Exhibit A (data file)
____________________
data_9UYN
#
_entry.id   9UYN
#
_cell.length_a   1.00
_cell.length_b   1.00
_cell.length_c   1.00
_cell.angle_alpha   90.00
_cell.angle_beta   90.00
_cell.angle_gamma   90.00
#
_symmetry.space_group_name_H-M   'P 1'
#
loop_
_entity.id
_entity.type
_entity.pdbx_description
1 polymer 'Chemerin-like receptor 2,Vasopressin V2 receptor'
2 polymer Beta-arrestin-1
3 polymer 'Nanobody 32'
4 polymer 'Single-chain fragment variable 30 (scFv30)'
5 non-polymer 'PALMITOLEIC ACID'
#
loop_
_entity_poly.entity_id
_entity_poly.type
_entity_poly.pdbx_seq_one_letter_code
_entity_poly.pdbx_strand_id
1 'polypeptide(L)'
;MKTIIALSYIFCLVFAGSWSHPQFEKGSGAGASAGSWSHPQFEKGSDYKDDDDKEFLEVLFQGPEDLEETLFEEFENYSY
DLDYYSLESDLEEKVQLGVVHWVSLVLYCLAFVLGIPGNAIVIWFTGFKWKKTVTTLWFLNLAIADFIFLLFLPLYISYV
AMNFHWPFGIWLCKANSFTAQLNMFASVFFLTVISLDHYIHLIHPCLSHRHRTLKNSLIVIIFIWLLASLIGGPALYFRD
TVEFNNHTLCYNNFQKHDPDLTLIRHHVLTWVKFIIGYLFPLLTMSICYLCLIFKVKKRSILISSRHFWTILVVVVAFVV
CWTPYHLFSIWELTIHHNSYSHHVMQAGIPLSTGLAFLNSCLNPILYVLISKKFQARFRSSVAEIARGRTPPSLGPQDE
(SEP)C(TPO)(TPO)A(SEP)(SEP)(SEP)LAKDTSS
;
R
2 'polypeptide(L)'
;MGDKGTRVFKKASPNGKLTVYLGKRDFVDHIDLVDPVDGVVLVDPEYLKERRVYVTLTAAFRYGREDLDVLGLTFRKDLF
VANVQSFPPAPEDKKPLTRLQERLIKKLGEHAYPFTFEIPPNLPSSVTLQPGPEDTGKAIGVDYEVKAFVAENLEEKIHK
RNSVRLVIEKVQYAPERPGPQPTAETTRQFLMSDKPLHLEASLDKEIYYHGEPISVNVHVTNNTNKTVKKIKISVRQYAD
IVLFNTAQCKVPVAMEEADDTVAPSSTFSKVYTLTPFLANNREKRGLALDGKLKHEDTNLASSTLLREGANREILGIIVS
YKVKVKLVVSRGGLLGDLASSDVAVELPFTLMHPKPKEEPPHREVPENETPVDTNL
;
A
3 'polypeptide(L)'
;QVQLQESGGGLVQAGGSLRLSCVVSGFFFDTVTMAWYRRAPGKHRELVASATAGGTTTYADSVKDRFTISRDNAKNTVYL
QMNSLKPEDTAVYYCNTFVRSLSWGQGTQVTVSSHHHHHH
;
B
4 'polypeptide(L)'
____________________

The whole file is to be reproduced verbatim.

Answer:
data_9UYN
#
_entry.id   9UYN
#
_cell.length_a   1.00
_cell.length_b   1.00
_cell.length_c   1.00
_cell.angle_alpha   90.00
_cell.angle_beta   90.00
_cell.angle_gamma   90.00
#
_symmetry.space_group_name_H-M   'P 1'
#
loop_
_entity.id
_entity.type
_entity.pdbx_description
1 polymer 'Chemerin-like receptor 2,Vasopressin V2 receptor'
2 polymer Beta-arrestin-1
3 polymer 'Nanobody 32'
4 polymer 'Single-chain fragment variable 30 (scFv30)'
5 non-polymer 'PALMITOLEIC ACID'
#
loop_
_entity_poly.entity_id
_entity_poly.type
_entity_poly.pdbx_seq_one_letter_code
_entity_poly.pdbx_strand_id
1 'polypeptide(L)'
;MKTIIALSYIFCLVFAGSWSHPQFEKGSGAGASAGSWSHPQFEKGSDYKDDDDKEFLEVLFQGPEDLEETLFEEFENYSY
DLDYYSLESDLEEKVQLGVVHWVSLVLYCLAFVLGIPGNAIVIWFTGFKWKKTVTTLWFLNLAIADFIFLLFLPLYISYV
AMNFHWPFGIWLCKANSFTAQLNMFASVFFLTVISLDHYIHLIHPCLSHRHRTLKNSLIVIIFIWLLASLIGGPALYFRD
TVEFNNHTLCYNNFQKHDPDLTLIRHHVLTWVKFIIGYLFPLLTMSICYLCLIFKVKKRSILISSRHFWTILVVVVAFVV
CWTPYHLFSIWELTIHHNSYSHHVMQAGIPLSTGLAFLNSCLNPILYVLISKKFQARFRSSVAEIARGRTPPSLGPQDE
(SEP)C(TPO)(TPO)A(SEP)(SEP)(SEP)LAKDTSS
;
R
2 'polypeptide(L)'
;MGDKGTRVFKKASPNGKLTVYLGKRDFVDHIDLVDPVDGVVLVDPEYLKERRVYVTLTAAFRYGREDLDVLGLTFRKDLF
VANVQSFPPAPEDKKPLTRLQERLIKKLGEHAYPFTFEIPPNLPSSVTLQPGPEDTGKAIGVDYEVKAFVAENLEEKIHK
RNSVRLVIEKVQYAPERPGPQPTAETTRQFLMSDKPLHLEASLDKEIYYHGEPISVNVHVTNNTNKTVKKIKISVRQYAD
IVLFNTAQCKVPVAMEEADDTVAPSSTFSKVYTLTPFLANNREKRGLALDGKLKHEDTNLASSTLLREGANREILGIIVS
YKVKVKLVVSRGGLLGDLASSDVAVELPFTLMHPKPKEEPPHREVPENETPVDTNL
;
A
3 'polypeptide(L)'
;QVQLQESGGGLVQAGGSLRLSCVVSGFFFDTVTMAWYRRAPGKHRELVASATAGGTTTYADSVKDRFTISRDNAKNTVYL
QMNSLKPEDTAVYYCNTFVRSLSWGQGTQVTVSSHHHHHH
;
B
4 'polypeptide(L)'